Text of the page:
Sibling duo Hudson Taylor combines classic folk rock with Irish upbringing


Courtesy of Big Hassle Media

by Lauren J. Mapp, Staff Writer

Brothers Alfie and Harry Hudson Taylor began their musical career together as teenagers by street performing for donations, or busking, in Dublin.

“Busking on the streets is a huge thing in Dublin — we’ve exported a lot of artists who began their careers busking, like Damien Rice and even U2,” Harry said in a solo interview with The Daily Aztec. “We started out busking and that was a really big part of how we honed our craft, I suppose, and learned how to perform and get people’s attention who otherwise wouldn’t be interested in what we’re doing.”  

Now, a decade later and in their mid-20s, they have released EPs on the Rubyworks Records label and have begun a world tour with fellow Irish band Hozier.

Enjoying the time he gets to spend with his younger brother, Harry said that the relationship they share has been strengthened during their musical career.

“It’s a relationship that has just gotten better and better over the years,” he said. “We started out when we were 16 and 15, so we obviously grew up hanging around the same friends and playing the same sports and all that kind of stuff. When we started doing music together it was a kind of a whole different thing, and it has really just gotten better and better.”

Growing up in suburban Dublin has had an influence on the brothers and the music that they write. Harry said that they refer to Ireland’s scenery in their lyrics, and other elements of their upbringing and culture are often woven into their songs.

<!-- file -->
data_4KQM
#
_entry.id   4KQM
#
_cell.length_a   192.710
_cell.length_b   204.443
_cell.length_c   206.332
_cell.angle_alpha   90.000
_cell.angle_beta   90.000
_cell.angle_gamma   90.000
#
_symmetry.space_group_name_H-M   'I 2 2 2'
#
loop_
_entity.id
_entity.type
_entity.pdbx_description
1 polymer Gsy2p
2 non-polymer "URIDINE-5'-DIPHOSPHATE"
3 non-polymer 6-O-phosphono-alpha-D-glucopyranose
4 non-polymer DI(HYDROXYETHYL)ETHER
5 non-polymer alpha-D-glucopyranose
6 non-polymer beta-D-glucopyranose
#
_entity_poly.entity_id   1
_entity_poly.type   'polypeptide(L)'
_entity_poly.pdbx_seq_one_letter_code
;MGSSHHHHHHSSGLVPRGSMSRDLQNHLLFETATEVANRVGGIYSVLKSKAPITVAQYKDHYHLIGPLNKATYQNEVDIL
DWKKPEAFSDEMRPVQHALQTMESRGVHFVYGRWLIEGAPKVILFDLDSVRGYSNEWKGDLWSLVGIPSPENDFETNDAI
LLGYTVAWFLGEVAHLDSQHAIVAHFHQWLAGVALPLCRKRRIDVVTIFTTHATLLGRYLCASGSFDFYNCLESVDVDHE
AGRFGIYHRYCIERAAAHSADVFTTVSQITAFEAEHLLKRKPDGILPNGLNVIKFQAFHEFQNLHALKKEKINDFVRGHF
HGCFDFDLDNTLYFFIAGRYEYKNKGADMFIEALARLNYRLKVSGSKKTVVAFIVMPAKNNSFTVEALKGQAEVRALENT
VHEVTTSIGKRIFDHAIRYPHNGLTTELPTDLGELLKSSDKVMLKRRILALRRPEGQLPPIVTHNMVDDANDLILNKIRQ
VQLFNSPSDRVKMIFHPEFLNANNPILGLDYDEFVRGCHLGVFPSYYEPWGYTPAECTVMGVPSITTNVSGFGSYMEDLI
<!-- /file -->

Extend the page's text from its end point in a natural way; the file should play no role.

“Our country and our culture has massive influence on our music,” he said. “There’s little twinges of Irish things going on in our music with fiddle, our accents and our choice of words and our choice of phrase when we write songs.”

Hudson Taylor’s music can be compared to other Irish and British folk rock bands.

“Their sound is like stripped down Mumford and Sons,” Alyssa Salter, a performing artist with a master’s in fine art for acting from East 15 Drama School, said. “It hits something simple that makes it pleasant to listen to but isn’t complex. It’s a sound you could hear on store radios or in a mall, it doesn’t impose on the listener.”

Harry grew up playing the trumpet and piano before starting to learn how to play the guitar at age 12.

“I picked up the guitar because I realized that it was very portable and a guitar was much better for bringing around and meeting lovely people and playing music to them,” he said.

Soon after, his little brother Alfie — who had previously been more interested in Irish dancing — began playing music with him.

“At the start, he didn’t play any instruments,” Harry said. “It was actually kind of great, because of his naivete with music, he would pick up a guitar and do some mad stuff that I wouldn’t really do because I would be thinking about it too much.”

Though the brothers are not immune to sibling disagreements, Harry said that they are able to, in a way, apologize through playing music together.

“We can have a really tough day, maybe we had a few disagreements, but as soon as we go on stage, it just immediately evaporates and it’s almost like a form of therapy,” he said. “It’s a lovely thing to have that.”

Calling it a “proper family affair,” he said their younger sister Holly will be traveling with them during the tour and that there is a pair of brothers in their backup band.

If he wasn’t pursuing a career as a musician, Harry said he would possibly be following in his mother’s footsteps as a yoga instructor.

“I’d love to devote my life to yoga,” he said. “I love yoga and I only got into it last year. Myself and Alfie’s mum is a yoga instructor and she had always tried to persuade me to do it.”

Hudson Taylor will be opening for Hozier in a show at the Observatory in North Park on Oct. 15. Harry said that San Diego is one of the places he is most looking forward to playing during this tour.

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